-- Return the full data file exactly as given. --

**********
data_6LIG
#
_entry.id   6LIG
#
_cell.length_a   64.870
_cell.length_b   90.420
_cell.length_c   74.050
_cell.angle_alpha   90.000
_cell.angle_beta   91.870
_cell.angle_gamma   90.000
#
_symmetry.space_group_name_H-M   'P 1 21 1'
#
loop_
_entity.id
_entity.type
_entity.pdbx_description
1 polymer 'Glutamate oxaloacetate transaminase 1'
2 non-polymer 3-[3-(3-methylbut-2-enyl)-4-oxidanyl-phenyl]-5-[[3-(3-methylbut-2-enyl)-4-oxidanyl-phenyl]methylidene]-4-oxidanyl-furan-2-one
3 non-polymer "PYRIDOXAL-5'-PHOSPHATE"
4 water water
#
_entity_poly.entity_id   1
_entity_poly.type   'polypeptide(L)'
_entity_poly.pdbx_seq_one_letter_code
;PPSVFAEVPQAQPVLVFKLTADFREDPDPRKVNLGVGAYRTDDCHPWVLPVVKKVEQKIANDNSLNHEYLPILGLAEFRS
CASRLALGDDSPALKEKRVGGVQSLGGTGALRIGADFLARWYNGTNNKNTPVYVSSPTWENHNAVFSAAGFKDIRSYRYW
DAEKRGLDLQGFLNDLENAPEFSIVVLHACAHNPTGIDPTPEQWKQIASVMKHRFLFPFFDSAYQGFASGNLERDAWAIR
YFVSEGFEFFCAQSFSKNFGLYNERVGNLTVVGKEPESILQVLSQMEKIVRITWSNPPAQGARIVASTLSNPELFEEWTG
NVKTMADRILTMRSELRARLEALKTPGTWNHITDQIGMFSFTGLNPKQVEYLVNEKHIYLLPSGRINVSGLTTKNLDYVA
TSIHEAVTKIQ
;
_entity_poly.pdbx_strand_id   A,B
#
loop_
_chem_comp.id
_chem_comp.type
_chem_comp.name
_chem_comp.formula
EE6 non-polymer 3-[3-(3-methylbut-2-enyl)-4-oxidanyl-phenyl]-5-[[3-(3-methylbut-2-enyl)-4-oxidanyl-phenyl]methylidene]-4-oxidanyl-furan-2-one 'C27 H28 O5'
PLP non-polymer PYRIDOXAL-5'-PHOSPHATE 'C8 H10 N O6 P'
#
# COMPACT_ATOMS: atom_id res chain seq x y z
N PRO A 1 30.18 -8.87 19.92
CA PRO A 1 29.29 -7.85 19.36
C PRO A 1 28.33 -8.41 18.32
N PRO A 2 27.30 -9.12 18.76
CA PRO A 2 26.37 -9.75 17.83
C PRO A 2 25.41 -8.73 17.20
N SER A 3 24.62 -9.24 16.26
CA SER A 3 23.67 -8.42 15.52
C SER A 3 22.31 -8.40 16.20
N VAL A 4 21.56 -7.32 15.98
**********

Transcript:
data_6LIG
#
_entry.id   6LIG
#
_cell.length_a   64.870
_cell.length_b   90.420
_cell.length_c   74.050
_cell.angle_alpha   90.000
_cell.angle_beta   91.870
_cell.angle_gamma   90.000
#
_symmetry.space_group_name_H-M   'P 1 21 1'
#
loop_
_entity.id
_entity.type
_entity.pdbx_description
1 polymer 'Glutamate oxaloacetate transaminase 1'
2 non-polymer 3-[3-(3-methylbut-2-enyl)-4-oxidanyl-phenyl]-5-[[3-(3-methylbut-2-enyl)-4-oxidanyl-phenyl]methylidene]-4-oxidanyl-furan-2-one
3 non-polymer "PYRIDOXAL-5'-PHOSPHATE"
4 water water
#
_entity_poly.entity_id   1
_entity_poly.type   'polypeptide(L)'
_entity_poly.pdbx_seq_one_letter_code
;PPSVFAEVPQAQPVLVFKLTADFREDPDPRKVNLGVGAYRTDDCHPWVLPVVKKVEQKIANDNSLNHEYLPILGLAEFRS
CASRLALGDDSPALKEKRVGGVQSLGGTGALRIGADFLARWYNGTNNKNTPVYVSSPTWENHNAVFSAAGFKDIRSYRYW
DAEKRGLDLQGFLNDLENAPEFSIVVLHACAHNPTGIDPTPEQWKQIASVMKHRFLFPFFDSAYQGFASGNLERDAWAIR
YFVSEGFEFFCAQSFSKNFGLYNERVGNLTVVGKEPESILQVLSQMEKIVRITWSNPPAQGARIVASTLSNPELFEEWTG
NVKTMADRILTMRSELRARLEALKTPGTWNHITDQIGMFSFTGLNPKQVEYLVNEKHIYLLPSGRINVSGLTTKNLDYVA
TSIHEAVTKIQ
;
_entity_poly.pdbx_strand_id   A,B
#
loop_
_chem_comp.id
_chem_comp.type
_chem_comp.name
_chem_comp.formula
EE6 non-polymer 3-[3-(3-methylbut-2-enyl)-4-oxidanyl-phenyl]-5-[[3-(3-methylbut-2-enyl)-4-oxidanyl-phenyl]methylidene]-4-oxidanyl-furan-2-one 'C27 H28 O5'
PLP non-polymer PYRIDOXAL-5'-PHOSPHATE 'C8 H10 N O6 P'
#
# COMPACT_ATOMS: atom_id res chain seq x y z
N PRO A 1 30.18 -8.87 19.92
CA PRO A 1 29.29 -7.85 19.36
C PRO A 1 28.33 -8.41 18.32
N PRO A 2 27.30 -9.12 18.76
CA PRO A 2 26.37 -9.75 17.83
C PRO A 2 25.41 -8.73 17.20
N SER A 3 24.62 -9.24 16.26
CA SER A 3 23.67 -8.42 15.52
C SER A 3 22.31 -8.40 16.20
N VAL A 4 21.56 -7.32 15.98